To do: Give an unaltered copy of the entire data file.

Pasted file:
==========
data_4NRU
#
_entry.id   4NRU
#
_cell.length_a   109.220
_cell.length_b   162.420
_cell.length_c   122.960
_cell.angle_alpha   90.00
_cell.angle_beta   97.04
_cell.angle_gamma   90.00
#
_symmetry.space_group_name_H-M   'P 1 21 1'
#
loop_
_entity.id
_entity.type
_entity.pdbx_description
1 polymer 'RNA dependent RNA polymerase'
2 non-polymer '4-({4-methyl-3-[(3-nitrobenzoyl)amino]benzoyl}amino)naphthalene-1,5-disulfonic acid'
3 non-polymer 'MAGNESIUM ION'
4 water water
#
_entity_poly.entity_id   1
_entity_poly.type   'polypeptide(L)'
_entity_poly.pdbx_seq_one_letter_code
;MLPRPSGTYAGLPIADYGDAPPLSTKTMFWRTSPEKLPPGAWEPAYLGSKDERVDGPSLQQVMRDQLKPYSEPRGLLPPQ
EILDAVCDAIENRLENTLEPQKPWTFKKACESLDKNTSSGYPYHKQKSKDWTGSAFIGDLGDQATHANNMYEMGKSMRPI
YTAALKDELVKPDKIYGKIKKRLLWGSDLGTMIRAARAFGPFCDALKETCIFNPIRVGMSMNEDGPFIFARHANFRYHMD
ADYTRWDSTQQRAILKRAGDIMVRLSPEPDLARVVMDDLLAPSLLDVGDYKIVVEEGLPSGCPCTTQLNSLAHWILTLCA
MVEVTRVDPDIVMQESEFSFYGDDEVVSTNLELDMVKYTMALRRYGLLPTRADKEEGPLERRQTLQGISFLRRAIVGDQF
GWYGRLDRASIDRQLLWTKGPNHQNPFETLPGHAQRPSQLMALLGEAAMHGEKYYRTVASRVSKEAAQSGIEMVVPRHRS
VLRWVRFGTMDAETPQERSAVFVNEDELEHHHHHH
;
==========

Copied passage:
data_4NRU
#
_entry.id   4NRU
#
_cell.length_a   109.220
_cell.length_b   162.420
_cell.length_c   122.960
_cell.angle_alpha   90.00
_cell.angle_beta   97.04
_cell.angle_gamma   90.00
#
_symmetry.space_group_name_H-M   'P 1 21 1'
#
loop_
_entity.id
_entity.type
_entity.pdbx_description
1 polymer 'RNA dependent RNA polymerase'
2 non-polymer '4-({4-methyl-3-[(3-nitrobenzoyl)amino]benzoyl}amino)naphthalene-1,5-disulfonic acid'
3 non-polymer 'MAGNESIUM ION'
4 water water
#
_entity_poly.entity_id   1
_entity_poly.type   'polypeptide(L)'
_entity_poly.pdbx_seq_one_letter_code
;MLPRPSGTYAGLPIADYGDAPPLSTKTMFWRTSPEKLPPGAWEPAYLGSKDERVDGPSLQQVMRDQLKPYSEPRGLLPPQ
EILDAVCDAIENRLENTLEPQKPWTFKKACESLDKNTSSGYPYHKQKSKDWTGSAFIGDLGDQATHANNMYEMGKSMRPI
YTAALKDELVKPDKIYGKIKKRLLWGSDLGTMIRAARAFGPFCDALKETCIFNPIRVGMSMNEDGPFIFARHANFRYHMD
ADYTRWDSTQQRAILKRAGDIMVRLSPEPDLARVVMDDLLAPSLLDVGDYKIVVEEGLPSGCPCTTQLNSLAHWILTLCA
MVEVTRVDPDIVMQESEFSFYGDDEVVSTNLELDMVKYTMALRRYGLLPTRADKEEGPLERRQTLQGISFLRRAIVGDQF
GWYGRLDRASIDRQLLWTKGPNHQNPFETLPGHAQRPSQLMALLGEAAMHGEKYYRTVASRVSKEAAQSGIEMVVPRHRS
VLRWVRFGTMDAETPQERSAVFVNEDELEHHHHHH
;